I am in the thick of a perplexing and frustrating predicament that I think most parents can relate to. When it comes to feeding my kids, my time and effort are typically rewarded with looks of suspicion and distaste. It's not like I am serving up liver and roly poly fish heads. I try to make things that are somewhat agreeable to their very particular palates.
The part that kills me is that my first grader is not afraid to expand his gastronomic horizons at school. He is willing to try any and all school lunches made by strangers, but his own mother's cooking? No way. And I am not one of those moms who sneaks pureed beets into brownies or omega 3 fish oil into chocolate malts. I go straight-up with the good stuff.
My four-year-old is the equivalent of a culinary Sybil. One day he will relish in the goodness of mac and cheese with hot dogs. The next he vehemently declares, "I don't like hot dogs!" And then they will be requested a week later. With all this indecision, I may start medicating myself just to get through the grocery store.
Lately ketchup has been requested at every meal, as if drowning their food in it will transform it into something they'll like. When Ferg asked for ketchup to go with a beautiful cut of beef tenderloin that my dad prepared, I think a little part of my dad died. Ferg asked for the Heinz last night when I served up a plate of baked chicken. At first I resisted, but you know what they say about resistance.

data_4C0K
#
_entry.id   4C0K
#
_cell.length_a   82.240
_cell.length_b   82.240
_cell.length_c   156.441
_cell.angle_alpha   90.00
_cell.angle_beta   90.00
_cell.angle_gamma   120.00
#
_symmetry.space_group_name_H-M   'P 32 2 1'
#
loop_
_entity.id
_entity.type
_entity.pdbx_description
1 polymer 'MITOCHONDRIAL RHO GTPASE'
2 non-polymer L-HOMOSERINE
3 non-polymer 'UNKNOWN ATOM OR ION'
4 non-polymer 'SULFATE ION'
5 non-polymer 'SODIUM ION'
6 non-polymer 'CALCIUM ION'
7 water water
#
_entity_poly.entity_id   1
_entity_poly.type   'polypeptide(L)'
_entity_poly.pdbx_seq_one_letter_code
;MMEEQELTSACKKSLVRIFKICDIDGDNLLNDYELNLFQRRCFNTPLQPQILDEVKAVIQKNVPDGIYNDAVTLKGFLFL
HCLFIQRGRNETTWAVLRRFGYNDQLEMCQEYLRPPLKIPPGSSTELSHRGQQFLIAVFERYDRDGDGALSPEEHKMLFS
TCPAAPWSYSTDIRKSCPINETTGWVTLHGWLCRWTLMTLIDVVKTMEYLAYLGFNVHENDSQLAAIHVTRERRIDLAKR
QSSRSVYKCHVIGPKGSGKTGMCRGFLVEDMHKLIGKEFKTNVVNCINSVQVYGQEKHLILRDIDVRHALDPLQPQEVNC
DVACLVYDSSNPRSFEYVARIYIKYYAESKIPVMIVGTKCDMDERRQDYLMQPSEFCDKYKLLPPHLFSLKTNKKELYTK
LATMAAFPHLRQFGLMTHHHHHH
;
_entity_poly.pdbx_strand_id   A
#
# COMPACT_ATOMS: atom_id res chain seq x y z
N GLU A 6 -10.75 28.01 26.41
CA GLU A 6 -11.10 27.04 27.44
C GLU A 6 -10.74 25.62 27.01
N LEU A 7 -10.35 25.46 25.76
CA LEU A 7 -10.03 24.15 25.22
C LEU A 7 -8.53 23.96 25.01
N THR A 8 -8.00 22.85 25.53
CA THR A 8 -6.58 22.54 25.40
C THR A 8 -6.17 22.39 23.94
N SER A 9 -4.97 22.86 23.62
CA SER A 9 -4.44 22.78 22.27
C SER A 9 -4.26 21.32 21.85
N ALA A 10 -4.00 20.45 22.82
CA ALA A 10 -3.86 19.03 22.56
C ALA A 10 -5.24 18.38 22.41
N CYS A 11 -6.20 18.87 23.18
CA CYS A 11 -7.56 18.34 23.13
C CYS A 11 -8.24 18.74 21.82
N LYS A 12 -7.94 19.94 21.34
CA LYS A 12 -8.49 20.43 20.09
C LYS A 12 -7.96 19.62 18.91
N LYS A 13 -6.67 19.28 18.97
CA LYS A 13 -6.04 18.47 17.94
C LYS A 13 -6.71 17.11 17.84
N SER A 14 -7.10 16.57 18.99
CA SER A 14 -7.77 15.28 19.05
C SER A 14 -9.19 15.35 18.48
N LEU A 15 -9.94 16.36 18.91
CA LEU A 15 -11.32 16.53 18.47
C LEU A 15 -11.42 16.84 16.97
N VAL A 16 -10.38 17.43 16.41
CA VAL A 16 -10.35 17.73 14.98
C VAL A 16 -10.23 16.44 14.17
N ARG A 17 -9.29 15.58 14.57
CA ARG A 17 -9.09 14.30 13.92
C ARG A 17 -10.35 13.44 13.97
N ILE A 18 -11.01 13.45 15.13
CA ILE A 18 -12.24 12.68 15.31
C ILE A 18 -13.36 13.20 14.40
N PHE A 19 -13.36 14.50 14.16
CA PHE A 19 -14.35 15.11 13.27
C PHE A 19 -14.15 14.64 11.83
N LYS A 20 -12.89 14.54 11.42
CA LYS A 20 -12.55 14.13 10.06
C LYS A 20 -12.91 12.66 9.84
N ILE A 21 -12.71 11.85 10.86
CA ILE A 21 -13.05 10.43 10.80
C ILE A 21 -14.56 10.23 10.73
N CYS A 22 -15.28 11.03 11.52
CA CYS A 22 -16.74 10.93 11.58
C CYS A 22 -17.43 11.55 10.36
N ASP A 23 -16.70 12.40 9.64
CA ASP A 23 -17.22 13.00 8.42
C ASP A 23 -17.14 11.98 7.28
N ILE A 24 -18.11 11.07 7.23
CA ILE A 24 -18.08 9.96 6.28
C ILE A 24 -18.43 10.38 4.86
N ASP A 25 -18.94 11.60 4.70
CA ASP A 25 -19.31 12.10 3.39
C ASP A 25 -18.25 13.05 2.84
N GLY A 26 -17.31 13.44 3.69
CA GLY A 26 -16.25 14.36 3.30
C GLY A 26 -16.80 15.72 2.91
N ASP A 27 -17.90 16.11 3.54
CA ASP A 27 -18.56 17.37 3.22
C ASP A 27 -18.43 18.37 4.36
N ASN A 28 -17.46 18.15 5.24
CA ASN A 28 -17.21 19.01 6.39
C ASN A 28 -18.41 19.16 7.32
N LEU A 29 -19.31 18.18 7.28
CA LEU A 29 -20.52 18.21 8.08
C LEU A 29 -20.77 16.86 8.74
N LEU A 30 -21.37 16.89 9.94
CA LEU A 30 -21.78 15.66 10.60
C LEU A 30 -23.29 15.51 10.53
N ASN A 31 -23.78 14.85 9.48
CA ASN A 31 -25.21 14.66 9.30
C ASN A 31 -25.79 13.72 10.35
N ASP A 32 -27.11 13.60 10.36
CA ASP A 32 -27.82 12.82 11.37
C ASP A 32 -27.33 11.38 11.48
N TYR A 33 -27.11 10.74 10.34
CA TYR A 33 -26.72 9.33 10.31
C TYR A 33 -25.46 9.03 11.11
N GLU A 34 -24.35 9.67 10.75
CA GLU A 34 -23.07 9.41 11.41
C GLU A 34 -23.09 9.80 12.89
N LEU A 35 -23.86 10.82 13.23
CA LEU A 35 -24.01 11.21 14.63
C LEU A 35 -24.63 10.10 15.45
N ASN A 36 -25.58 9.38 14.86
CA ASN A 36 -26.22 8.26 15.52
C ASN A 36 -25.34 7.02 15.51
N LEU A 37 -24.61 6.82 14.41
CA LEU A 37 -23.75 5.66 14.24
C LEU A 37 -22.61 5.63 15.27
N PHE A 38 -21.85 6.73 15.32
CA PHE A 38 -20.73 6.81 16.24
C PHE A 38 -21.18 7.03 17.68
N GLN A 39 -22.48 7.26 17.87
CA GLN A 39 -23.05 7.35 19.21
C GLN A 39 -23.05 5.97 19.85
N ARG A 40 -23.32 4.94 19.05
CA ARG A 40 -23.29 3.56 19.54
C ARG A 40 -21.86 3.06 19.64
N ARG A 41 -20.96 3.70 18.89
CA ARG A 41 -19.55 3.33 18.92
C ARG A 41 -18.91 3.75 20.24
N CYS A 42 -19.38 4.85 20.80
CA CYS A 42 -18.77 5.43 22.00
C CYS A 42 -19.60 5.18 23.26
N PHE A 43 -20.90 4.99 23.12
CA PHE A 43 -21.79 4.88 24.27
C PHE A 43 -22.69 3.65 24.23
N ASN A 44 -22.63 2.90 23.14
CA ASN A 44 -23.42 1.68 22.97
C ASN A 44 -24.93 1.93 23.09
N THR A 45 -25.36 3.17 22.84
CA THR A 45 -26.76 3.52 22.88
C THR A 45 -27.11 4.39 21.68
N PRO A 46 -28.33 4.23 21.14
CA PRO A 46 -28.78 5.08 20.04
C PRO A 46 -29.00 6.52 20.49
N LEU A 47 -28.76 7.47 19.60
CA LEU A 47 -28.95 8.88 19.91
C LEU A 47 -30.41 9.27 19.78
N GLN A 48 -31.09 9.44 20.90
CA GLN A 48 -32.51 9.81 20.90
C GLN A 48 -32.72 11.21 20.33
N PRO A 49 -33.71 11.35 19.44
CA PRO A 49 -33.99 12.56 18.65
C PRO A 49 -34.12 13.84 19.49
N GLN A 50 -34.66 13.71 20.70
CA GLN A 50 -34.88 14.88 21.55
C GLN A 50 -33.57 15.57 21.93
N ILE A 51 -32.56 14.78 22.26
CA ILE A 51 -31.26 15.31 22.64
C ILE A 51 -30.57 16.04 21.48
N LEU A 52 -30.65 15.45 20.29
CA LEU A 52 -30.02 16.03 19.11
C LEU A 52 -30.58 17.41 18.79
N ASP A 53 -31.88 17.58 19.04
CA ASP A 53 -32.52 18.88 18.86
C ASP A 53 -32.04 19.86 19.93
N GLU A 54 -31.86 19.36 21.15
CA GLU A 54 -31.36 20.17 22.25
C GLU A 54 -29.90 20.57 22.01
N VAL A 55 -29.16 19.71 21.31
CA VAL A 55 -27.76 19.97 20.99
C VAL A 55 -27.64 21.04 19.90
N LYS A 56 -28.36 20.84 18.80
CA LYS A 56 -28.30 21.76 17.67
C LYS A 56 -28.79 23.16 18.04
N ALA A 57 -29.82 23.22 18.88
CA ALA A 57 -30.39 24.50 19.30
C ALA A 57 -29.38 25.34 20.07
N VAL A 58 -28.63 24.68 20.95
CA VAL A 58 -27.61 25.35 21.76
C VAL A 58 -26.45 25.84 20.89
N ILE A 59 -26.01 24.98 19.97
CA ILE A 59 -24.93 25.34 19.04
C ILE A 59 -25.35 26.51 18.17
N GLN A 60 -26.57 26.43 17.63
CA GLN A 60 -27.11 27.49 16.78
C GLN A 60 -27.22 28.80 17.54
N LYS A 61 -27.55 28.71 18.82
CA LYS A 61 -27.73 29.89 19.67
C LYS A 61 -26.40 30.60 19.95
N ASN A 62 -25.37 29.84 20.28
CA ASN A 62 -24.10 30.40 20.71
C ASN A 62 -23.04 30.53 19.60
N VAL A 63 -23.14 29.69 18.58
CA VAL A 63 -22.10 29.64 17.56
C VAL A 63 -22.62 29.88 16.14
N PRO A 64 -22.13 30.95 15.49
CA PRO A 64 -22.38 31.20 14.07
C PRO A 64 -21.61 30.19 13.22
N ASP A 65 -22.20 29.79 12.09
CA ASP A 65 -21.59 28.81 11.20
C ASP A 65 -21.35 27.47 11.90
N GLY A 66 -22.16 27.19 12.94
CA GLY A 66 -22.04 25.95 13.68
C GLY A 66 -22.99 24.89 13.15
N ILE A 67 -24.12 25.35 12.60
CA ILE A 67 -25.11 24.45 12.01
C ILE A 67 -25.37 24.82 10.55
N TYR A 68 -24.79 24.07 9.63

And when my kids moan and groan about their dinner, I hand them a box of Honey Nut Cheerios. It's my go-to. I figure they're getting honey, which has something that's good for you in it, I think. Plus I want to keep the honeybees in business. And there are some nuts. They might be Corn Nuts for all I know, but I'm turning a blind (fish) eye.
I buy two giant boxes of this cereal every time I am at Costco, and you practically need a pallet to get them to your car. We rip through these mammoth bags of goodness in no time. As a bonus, I get to feel good about clipping off Box Tops for Schools, which based on the collection I started last fall, I will soon be contributing a whopping $1.60.
So put that in your hairnet and smoke it, lunch lady.
What's your go-to meal substitute? (And if your answer is kale chips dipped in flaxseed-enriched hummus, hooray for you– just please don't respond.)
The Adult Imposter